Christine Park

Tuesday, December 14, 2010

Holiday Tip or Skip?

My girlfriend used to live in a New York City apartment that had a doorman. I remember her explaining to me how vital it was to tip him for the holidays. And if she didn't... she would never receive her packages again! Now I've never had a doorman hold a piece of mail hostage, but I do know several service providers that make my life better, easier, more beautiful, or in rare cases, like my hair person, all of the above! Obviously you're going to need to consider your personal budget. If you don't have the means, consider a handmade gift or even a handwritten, thoughtful note.

I found this handy holiday tipping guidelines from the Emily Post Institute.

Au pair or live-in nanny: Cash or consider a gift. This person works closely with your family and you probably know them well. (One week’s pay and a gift from your children.)

Regular babysitter: Cash. (One evening’s pay and a small gift from your children.)

Day care provider: Cash or a gift for each staff member who works with your children. (A gift from you or $25-$70 for each staff member and a small gift from your children.)

Live-in help (nanny, cook, butler, housekeeper): Cash and a personal gift. (One week to one month of pay as a cash tip, plus a gift from you.)

Private nurse: Gift (A thoughtful gift from you.)

Home health employees: Check with agency first about gifts or tipping policies. (If there is a no gifts/tipping policy, consider a donation to the agency.)

Housekeeper/Cleaner: Cash and/or a gift. (Up to the amount of one week’s pay and/or a small gift.)

Nursing home employees: A gift (not cash). Check company policy first. (A gift that could be shared by the staff like flowers or food items.)

Barber: Cash or gift. (Cost of one haircut or a gift.)

Beauty salon staff: Cash or gift depending on whether you tip well after each service. (The cost of one salon visit divided for each staff member who works with you. Give individual cards or a small gift each for those who work on you.)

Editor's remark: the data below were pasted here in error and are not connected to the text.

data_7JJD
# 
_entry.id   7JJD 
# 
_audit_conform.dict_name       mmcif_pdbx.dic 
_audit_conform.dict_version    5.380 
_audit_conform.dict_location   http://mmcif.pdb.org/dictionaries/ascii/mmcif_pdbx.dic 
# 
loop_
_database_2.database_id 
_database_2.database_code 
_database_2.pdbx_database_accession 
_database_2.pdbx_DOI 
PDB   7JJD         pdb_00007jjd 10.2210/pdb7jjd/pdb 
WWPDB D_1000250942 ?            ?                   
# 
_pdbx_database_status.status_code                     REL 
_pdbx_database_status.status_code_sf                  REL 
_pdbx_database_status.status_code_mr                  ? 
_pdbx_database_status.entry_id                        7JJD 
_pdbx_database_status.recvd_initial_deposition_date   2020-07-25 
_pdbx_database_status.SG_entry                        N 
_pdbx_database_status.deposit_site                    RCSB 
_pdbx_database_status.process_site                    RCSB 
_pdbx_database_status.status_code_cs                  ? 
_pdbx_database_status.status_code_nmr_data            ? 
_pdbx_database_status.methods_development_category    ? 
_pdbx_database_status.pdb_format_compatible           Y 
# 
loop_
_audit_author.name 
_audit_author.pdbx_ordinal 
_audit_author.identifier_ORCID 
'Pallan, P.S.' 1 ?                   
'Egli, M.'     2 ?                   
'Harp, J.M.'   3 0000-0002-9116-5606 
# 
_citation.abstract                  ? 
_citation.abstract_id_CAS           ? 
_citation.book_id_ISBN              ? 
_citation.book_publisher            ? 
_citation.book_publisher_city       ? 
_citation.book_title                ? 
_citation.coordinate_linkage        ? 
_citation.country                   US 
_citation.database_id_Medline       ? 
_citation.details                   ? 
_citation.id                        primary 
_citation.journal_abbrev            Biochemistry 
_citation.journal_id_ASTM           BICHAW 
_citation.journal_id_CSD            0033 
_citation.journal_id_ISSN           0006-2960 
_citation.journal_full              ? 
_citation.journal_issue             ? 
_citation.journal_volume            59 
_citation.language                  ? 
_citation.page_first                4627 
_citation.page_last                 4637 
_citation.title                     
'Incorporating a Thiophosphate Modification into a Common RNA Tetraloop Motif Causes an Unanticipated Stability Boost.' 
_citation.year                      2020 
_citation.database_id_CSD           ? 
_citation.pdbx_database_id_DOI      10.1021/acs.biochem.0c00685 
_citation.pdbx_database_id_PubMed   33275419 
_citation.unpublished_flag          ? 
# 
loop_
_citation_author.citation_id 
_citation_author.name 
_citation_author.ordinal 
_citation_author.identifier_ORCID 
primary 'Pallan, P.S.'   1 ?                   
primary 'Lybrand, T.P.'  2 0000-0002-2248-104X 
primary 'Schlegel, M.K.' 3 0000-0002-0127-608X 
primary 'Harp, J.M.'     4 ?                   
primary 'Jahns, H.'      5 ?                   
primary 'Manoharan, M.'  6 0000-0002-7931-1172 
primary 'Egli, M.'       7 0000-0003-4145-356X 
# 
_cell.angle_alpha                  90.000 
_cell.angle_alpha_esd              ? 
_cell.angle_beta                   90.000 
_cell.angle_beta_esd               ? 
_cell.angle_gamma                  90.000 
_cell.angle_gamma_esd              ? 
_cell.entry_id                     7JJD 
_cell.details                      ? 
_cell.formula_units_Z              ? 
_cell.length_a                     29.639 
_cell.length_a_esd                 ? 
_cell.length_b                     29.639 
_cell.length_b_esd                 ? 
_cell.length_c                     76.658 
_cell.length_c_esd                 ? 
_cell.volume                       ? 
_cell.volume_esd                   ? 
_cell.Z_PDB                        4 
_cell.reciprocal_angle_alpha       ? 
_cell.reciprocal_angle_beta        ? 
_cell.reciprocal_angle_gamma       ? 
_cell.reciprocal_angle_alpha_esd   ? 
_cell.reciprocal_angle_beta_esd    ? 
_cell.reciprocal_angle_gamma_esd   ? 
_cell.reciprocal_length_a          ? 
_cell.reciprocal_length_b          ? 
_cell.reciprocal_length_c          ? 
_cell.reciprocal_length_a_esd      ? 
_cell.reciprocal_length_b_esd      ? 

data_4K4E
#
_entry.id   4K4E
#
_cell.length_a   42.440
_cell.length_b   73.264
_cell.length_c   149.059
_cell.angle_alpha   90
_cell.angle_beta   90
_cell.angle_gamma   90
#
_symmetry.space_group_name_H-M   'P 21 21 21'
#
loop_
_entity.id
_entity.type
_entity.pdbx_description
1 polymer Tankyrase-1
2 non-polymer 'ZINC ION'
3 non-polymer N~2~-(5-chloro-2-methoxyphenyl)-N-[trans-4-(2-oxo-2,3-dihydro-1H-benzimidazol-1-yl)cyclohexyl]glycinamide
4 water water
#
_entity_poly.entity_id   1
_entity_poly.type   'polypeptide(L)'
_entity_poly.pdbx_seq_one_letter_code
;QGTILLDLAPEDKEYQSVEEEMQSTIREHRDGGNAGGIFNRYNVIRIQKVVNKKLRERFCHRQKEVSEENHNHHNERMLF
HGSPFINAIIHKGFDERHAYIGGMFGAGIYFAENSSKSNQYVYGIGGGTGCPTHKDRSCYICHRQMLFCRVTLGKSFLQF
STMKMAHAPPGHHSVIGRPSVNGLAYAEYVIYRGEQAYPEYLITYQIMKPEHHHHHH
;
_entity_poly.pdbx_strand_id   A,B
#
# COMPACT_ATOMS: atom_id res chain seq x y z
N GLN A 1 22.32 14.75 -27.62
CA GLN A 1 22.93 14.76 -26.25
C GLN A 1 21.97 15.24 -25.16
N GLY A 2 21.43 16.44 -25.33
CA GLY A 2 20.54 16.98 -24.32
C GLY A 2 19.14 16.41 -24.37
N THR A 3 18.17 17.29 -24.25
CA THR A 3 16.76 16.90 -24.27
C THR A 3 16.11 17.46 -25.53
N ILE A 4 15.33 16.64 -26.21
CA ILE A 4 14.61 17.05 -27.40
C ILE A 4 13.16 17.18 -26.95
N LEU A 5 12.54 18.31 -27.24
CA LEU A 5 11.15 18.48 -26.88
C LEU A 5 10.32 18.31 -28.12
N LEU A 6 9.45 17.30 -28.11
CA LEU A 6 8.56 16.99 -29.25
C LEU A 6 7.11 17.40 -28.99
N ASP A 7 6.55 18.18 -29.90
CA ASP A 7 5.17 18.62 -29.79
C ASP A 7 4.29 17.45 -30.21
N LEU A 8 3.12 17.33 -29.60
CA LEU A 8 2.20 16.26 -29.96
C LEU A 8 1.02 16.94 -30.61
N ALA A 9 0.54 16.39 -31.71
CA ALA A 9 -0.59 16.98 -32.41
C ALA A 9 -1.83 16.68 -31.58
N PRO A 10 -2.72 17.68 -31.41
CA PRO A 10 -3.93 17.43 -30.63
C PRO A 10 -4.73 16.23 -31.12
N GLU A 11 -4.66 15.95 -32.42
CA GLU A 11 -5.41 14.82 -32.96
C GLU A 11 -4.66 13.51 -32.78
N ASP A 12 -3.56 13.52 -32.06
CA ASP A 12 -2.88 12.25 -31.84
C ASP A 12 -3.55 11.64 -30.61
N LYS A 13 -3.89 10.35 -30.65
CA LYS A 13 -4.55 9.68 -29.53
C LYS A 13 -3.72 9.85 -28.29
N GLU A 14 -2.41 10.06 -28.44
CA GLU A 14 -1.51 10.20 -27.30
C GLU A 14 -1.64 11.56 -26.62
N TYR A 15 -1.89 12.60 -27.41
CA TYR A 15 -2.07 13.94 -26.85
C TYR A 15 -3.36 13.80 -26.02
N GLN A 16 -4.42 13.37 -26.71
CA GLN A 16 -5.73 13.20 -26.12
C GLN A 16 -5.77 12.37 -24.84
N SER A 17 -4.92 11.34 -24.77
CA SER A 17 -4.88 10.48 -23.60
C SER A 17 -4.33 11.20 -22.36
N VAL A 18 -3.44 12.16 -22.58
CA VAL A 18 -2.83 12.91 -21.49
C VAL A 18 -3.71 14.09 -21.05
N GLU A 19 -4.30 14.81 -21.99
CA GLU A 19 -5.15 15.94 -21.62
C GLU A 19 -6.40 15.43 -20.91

Personal trainer: Cash or gift. (Up to the cost of one session or a gift.)

Massage therapist: Cash or gift. (Up to the cost of one session or a gift.)

Pet groomer: Cash or gift. (Up to the cost of one session or a gift.)

Dog walker: Cash or gift. (Up to one week’s pay or a gift.)

Personal caregiver: Cash or gift. (Between one week to one month’s salary or a gift.)

Pool cleaner: Cash or gift. (The cost of one cleaning to be split among the crew.)

Garage attendants: Cash or small gift. ($10-30 or a small gift.)

Newspaper delivery person: Cash or small gift. ($10-30 or a small gift.)

Mail carrier: Small gift only. (United States Postal Service’s gift regulations prohibit carriers from accepting cash gifts, checks, gift cards.)

Package deliverer: Small gift only, no cash. (Only if you receive regular deliveries.) Small gift in the $20 range. Most delivery companies discourage or prohibit cash gifts.

Superintendent: Cash or gift. $20-80 or a gift

Doorman: Cash or gift ($15-80. $15 or more each for multiple doormen, or a gift.)

Handyman: Cash or gift. ($15 to $40.)

Trash/Recycling collectors: Cash or gift (for private) check city regulations if it is a municipal service. ($10-30 each.)

Yard/Garden worker: Cash or gift. ($20-50 each)

Teachers: Gift (not cash) A small gift or note from you as well as a small gift from your child.

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